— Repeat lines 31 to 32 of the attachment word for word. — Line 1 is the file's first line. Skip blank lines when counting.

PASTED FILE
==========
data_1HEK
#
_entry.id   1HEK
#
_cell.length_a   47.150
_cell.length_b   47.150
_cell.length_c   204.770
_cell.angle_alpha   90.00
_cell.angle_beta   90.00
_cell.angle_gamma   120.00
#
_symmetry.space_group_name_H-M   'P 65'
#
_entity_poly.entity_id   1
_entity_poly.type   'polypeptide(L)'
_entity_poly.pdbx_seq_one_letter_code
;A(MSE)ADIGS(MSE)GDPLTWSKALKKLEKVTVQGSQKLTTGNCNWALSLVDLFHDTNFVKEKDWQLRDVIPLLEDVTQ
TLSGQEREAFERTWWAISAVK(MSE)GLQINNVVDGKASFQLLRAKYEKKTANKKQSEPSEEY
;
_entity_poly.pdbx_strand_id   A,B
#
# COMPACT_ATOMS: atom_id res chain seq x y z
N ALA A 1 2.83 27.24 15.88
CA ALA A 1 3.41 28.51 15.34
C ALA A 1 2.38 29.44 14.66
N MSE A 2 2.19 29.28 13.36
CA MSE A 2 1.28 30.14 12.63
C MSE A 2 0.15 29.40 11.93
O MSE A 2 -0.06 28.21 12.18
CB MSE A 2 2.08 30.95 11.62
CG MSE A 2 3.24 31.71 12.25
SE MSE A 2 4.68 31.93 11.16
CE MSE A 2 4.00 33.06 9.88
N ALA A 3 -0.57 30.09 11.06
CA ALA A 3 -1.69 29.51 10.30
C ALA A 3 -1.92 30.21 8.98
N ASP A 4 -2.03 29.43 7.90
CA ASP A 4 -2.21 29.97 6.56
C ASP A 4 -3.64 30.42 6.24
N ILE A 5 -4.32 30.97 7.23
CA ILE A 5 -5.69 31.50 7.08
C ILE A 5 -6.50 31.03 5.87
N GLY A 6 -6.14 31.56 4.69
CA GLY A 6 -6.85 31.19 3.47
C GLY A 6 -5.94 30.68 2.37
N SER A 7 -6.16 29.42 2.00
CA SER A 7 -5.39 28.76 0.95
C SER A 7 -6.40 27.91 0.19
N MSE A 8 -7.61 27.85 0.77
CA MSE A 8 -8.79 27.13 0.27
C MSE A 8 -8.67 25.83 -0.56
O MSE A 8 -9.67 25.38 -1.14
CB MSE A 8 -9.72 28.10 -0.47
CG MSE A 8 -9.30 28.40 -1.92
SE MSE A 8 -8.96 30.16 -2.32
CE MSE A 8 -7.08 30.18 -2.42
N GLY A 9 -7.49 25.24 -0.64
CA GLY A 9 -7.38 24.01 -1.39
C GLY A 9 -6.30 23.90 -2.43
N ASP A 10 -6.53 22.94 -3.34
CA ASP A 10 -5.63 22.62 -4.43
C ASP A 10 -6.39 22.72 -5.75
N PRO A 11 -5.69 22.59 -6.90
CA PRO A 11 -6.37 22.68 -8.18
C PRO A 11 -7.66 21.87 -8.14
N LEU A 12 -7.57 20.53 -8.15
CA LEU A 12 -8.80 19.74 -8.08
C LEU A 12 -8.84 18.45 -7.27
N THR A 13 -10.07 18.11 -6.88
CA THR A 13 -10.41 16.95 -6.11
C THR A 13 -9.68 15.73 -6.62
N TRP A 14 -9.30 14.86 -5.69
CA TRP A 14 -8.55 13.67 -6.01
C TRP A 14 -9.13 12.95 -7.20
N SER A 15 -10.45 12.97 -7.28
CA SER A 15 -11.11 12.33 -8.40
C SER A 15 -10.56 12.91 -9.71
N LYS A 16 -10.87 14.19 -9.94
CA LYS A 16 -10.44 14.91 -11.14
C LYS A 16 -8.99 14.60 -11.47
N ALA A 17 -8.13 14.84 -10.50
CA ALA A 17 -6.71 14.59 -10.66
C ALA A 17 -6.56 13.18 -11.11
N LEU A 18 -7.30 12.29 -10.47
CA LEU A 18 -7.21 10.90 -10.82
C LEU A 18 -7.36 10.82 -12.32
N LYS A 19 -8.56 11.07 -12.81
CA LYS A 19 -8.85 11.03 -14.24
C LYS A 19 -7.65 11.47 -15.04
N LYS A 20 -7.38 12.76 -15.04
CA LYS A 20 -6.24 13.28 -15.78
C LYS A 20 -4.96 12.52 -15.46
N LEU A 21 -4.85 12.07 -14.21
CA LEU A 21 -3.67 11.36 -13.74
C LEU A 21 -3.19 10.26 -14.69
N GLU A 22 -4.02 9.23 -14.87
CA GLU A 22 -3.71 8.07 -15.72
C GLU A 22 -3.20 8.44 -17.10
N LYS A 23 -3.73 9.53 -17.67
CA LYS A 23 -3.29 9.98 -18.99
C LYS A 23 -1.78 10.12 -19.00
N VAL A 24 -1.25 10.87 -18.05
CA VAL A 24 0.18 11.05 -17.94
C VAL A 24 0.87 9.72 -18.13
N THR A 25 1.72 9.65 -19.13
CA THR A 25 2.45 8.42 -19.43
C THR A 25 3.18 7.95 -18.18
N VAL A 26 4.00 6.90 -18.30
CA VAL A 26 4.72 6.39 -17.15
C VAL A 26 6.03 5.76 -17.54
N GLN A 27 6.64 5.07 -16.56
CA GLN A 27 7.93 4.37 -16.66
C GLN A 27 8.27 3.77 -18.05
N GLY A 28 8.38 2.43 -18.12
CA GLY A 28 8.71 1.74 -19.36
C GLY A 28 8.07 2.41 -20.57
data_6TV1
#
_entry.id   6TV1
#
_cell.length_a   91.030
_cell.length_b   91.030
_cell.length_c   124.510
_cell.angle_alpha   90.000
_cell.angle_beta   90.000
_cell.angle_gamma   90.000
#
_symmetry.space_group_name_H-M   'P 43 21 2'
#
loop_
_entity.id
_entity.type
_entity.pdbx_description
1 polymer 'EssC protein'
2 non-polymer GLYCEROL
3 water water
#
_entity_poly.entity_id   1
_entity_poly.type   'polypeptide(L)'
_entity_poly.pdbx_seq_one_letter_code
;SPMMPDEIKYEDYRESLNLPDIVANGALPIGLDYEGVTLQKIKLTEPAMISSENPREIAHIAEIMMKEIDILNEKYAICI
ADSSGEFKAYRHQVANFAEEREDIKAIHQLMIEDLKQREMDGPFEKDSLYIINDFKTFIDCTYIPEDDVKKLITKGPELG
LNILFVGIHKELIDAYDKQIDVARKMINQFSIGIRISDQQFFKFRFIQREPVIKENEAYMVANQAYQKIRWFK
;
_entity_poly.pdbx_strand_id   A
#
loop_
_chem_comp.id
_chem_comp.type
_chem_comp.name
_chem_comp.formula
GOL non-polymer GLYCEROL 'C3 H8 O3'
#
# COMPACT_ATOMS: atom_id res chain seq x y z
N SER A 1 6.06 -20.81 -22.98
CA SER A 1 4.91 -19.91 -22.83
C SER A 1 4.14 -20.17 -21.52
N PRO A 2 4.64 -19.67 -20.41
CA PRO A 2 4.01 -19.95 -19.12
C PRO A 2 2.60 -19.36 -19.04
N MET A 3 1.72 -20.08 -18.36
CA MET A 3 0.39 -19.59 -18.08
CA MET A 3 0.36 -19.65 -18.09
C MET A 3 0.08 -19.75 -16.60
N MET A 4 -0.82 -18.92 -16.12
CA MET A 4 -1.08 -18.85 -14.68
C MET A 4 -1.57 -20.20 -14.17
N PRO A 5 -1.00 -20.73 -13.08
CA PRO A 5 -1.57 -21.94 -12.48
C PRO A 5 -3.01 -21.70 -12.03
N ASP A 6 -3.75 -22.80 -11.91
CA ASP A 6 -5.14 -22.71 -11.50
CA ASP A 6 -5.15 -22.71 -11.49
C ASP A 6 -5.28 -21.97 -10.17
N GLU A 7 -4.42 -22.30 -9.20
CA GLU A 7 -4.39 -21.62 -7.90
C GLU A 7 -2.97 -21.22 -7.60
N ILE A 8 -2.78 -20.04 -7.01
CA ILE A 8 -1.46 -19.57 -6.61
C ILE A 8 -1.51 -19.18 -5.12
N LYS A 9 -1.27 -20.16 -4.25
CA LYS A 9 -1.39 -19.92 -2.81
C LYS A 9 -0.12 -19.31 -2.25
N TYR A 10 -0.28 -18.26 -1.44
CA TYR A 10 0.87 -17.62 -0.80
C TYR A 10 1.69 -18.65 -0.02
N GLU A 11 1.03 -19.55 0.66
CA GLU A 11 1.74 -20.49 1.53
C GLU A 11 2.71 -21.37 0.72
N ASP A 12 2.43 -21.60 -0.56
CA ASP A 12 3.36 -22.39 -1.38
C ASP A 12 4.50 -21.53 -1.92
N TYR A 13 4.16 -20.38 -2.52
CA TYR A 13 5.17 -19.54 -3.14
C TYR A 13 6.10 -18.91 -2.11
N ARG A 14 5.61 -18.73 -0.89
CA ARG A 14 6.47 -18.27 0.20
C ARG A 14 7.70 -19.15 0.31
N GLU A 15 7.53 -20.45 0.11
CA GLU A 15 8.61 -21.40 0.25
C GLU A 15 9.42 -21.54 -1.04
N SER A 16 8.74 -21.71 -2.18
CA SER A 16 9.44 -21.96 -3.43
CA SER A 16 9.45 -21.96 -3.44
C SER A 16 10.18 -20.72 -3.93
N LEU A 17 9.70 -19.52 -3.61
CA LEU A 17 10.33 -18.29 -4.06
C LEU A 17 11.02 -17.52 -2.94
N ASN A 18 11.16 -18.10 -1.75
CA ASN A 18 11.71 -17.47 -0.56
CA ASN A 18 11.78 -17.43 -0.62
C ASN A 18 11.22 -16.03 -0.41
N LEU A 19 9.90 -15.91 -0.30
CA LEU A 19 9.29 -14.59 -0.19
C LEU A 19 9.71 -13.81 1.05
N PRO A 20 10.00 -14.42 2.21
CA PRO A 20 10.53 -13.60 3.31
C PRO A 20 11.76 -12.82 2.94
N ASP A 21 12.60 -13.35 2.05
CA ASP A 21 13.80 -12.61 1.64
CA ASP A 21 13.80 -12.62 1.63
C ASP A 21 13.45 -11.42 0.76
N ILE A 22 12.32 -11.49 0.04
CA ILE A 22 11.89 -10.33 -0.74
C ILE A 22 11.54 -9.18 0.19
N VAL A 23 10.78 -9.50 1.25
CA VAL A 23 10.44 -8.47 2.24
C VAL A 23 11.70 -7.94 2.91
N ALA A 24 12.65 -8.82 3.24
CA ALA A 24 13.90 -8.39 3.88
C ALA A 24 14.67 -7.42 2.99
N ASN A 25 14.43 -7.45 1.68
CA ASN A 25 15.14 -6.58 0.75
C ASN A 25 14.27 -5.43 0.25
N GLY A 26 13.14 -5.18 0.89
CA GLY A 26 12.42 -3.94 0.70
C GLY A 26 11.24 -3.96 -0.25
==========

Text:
CG MSE A 2 3.24 31.71 12.25
SE MSE A 2 4.68 31.93 11.16